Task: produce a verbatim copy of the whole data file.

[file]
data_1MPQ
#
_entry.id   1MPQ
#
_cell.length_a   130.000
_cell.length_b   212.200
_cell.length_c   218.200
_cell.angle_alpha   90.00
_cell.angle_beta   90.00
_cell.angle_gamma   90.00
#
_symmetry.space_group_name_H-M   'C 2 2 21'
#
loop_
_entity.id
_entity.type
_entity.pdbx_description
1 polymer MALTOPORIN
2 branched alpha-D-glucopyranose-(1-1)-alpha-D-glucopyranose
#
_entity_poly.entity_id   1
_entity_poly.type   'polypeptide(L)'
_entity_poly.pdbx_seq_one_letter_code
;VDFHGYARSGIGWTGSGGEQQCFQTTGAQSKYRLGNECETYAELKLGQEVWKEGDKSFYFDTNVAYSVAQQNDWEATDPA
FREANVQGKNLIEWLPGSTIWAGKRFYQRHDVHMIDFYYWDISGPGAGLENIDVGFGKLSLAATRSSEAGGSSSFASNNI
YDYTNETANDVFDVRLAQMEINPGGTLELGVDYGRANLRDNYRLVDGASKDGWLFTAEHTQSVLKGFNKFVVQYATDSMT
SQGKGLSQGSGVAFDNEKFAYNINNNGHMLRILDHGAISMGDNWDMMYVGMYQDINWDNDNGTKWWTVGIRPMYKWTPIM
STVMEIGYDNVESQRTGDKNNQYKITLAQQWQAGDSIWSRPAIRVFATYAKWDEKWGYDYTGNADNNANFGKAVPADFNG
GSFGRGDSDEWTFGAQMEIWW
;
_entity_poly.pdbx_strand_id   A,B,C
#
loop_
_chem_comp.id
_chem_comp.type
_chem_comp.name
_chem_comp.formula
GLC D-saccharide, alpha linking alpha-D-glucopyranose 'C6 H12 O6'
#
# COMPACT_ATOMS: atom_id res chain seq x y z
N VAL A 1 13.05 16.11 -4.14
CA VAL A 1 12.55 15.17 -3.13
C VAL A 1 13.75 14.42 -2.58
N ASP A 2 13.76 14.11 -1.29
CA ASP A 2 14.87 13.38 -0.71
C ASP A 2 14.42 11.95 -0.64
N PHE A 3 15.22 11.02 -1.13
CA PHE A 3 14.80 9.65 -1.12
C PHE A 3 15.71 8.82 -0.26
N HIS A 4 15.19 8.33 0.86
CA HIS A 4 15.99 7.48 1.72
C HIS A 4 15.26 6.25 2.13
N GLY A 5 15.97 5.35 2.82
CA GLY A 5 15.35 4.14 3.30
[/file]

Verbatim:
data_1MPQ
#
_entry.id   1MPQ
#
_cell.length_a   130.000
_cell.length_b   212.200
_cell.length_c   218.200
_cell.angle_alpha   90.00
_cell.angle_beta   90.00
_cell.angle_gamma   90.00
#
_symmetry.space_group_name_H-M   'C 2 2 21'
#
loop_
_entity.id
_entity.type
_entity.pdbx_description
1 polymer MALTOPORIN
2 branched alpha-D-glucopyranose-(1-1)-alpha-D-glucopyranose
#
_entity_poly.entity_id   1
_entity_poly.type   'polypeptide(L)'
_entity_poly.pdbx_seq_one_letter_code
;VDFHGYARSGIGWTGSGGEQQCFQTTGAQSKYRLGNECETYAELKLGQEVWKEGDKSFYFDTNVAYSVAQQNDWEATDPA
FREANVQGKNLIEWLPGSTIWAGKRFYQRHDVHMIDFYYWDISGPGAGLENIDVGFGKLSLAATRSSEAGGSSSFASNNI
YDYTNETANDVFDVRLAQMEINPGGTLELGVDYGRANLRDNYRLVDGASKDGWLFTAEHTQSVLKGFNKFVVQYATDSMT
SQGKGLSQGSGVAFDNEKFAYNINNNGHMLRILDHGAISMGDNWDMMYVGMYQDINWDNDNGTKWWTVGIRPMYKWTPIM
STVMEIGYDNVESQRTGDKNNQYKITLAQQWQAGDSIWSRPAIRVFATYAKWDEKWGYDYTGNADNNANFGKAVPADFNG
GSFGRGDSDEWTFGAQMEIWW
;
_entity_poly.pdbx_strand_id   A,B,C
#
loop_
_chem_comp.id
_chem_comp.type
_chem_comp.name
_chem_comp.formula
GLC D-saccharide, alpha linking alpha-D-glucopyranose 'C6 H12 O6'
#
# COMPACT_ATOMS: atom_id res chain seq x y z
N VAL A 1 13.05 16.11 -4.14
CA VAL A 1 12.55 15.17 -3.13
C VAL A 1 13.75 14.42 -2.58
N ASP A 2 13.76 14.11 -1.29
CA ASP A 2 14.87 13.38 -0.71
C ASP A 2 14.42 11.95 -0.64
N PHE A 3 15.22 11.02 -1.13
CA PHE A 3 14.80 9.65 -1.12
C PHE A 3 15.71 8.82 -0.26
N HIS A 4 15.19 8.33 0.86
CA HIS A 4 15.99 7.48 1.72
C HIS A 4 15.26 6.25 2.13
N GLY A 5 15.97 5.35 2.82
CA GLY A 5 15.35 4.14 3.30